보건교사 안은영 by 정세랑

Eunyeong An, the school nurse at M school, can see the lingering desires of people and dead people which show themselves as jellies. Some of them can have a bad influence on the school and the students. Together with Inpyo Hong, teacher of classical Chinese, she will protect the school from evil jellies.

This novel has been adapted into drama by Netflix, and I really recommend to watch the drama and read the book together. I find that the drama brings a lot to the atmosphere and actress Yumi Jung really gives life to Eunyeong.

In the novel, each chapter is devoted to a different case or a different character. I really love that the drama mixed different cases together and makes several things happen at the same time. For example, in the drama, the story of the child on the playground and the story of Eunyeong’s former classmate are intertwined with the story of the mite eater. I found this very good, as they all relate to Eunyeong’s helplessness when she realises that she cannot help everyone. In the book, these are three completely different stories in different chapters.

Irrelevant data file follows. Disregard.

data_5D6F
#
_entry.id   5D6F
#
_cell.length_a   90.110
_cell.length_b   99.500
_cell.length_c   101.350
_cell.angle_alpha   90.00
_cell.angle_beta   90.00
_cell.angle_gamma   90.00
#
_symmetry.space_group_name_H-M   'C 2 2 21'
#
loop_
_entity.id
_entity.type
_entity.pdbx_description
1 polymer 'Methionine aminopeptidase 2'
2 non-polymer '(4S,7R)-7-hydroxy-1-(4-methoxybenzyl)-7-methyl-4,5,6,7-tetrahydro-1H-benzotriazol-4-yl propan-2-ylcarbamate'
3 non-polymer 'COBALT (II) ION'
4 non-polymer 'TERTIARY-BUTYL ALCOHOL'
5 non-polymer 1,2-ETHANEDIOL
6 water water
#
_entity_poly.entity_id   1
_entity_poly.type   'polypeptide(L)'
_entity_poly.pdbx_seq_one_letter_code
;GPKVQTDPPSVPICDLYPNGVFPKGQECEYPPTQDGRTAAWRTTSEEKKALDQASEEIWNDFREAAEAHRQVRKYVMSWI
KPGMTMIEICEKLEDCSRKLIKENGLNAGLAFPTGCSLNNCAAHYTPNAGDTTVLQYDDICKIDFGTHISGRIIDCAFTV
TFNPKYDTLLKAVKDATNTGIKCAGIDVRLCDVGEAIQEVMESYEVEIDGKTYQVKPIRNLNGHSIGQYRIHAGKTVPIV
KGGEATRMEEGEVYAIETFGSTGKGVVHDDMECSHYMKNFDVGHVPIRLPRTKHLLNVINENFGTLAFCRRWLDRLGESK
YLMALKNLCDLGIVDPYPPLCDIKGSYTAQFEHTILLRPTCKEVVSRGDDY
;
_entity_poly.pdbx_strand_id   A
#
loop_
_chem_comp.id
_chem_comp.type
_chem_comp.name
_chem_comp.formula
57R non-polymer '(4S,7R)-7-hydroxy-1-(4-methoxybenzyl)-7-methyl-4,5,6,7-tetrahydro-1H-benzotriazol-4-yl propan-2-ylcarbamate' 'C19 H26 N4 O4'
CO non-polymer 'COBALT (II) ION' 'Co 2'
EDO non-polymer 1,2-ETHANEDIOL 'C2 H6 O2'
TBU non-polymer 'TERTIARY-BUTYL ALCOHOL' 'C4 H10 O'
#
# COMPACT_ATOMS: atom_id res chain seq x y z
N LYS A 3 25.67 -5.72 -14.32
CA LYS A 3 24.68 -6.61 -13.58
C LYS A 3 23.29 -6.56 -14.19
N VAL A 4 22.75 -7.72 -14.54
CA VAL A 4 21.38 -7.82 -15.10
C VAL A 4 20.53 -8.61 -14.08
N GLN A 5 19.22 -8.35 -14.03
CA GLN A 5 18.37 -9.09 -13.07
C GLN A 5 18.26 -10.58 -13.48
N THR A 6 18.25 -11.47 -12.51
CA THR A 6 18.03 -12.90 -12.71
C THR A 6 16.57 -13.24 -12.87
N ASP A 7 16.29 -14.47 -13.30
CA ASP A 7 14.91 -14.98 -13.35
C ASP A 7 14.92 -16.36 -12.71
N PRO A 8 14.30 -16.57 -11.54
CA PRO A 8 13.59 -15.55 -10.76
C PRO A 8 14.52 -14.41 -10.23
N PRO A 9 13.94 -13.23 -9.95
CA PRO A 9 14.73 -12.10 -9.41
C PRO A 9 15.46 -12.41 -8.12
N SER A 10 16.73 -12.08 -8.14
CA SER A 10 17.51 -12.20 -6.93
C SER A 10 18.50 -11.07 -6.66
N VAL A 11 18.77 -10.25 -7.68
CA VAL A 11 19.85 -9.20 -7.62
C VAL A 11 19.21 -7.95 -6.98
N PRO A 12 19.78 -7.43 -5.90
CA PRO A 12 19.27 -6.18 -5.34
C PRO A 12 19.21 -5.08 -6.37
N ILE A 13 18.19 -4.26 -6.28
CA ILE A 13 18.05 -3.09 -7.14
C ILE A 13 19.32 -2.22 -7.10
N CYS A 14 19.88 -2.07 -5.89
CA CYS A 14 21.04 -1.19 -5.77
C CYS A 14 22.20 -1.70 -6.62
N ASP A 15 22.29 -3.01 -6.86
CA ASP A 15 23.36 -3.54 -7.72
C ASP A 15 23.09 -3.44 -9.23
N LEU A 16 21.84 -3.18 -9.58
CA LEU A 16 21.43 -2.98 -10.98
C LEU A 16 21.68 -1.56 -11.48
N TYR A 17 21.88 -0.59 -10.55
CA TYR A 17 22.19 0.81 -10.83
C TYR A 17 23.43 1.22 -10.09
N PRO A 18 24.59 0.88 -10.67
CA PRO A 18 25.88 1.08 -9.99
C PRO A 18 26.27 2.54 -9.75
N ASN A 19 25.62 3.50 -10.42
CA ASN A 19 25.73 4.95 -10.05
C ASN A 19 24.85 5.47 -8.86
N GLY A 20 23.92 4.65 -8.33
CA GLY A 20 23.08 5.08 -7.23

Overall, this book was both weird and fun, there is a lot of humour in the book that could not be transported in the drama. But to be honest, the story was way too fantastic to me, and I enjoyed the more realistic episodes more than the more fantastic ones. I would certainly have DNFed it, if it weren’t for the drama. Great book, just not for me.

As for the level, this book was really difficult to read for me, mainly because it is a work of fantasy with things that do not make much sense, and it is harder to fill the blanks. I find that realistic fiction is easier to read for language learners, because you can guess a lot of the things you don’t understand. Again, watching the Netflix drama really helps, so I recommend doing both!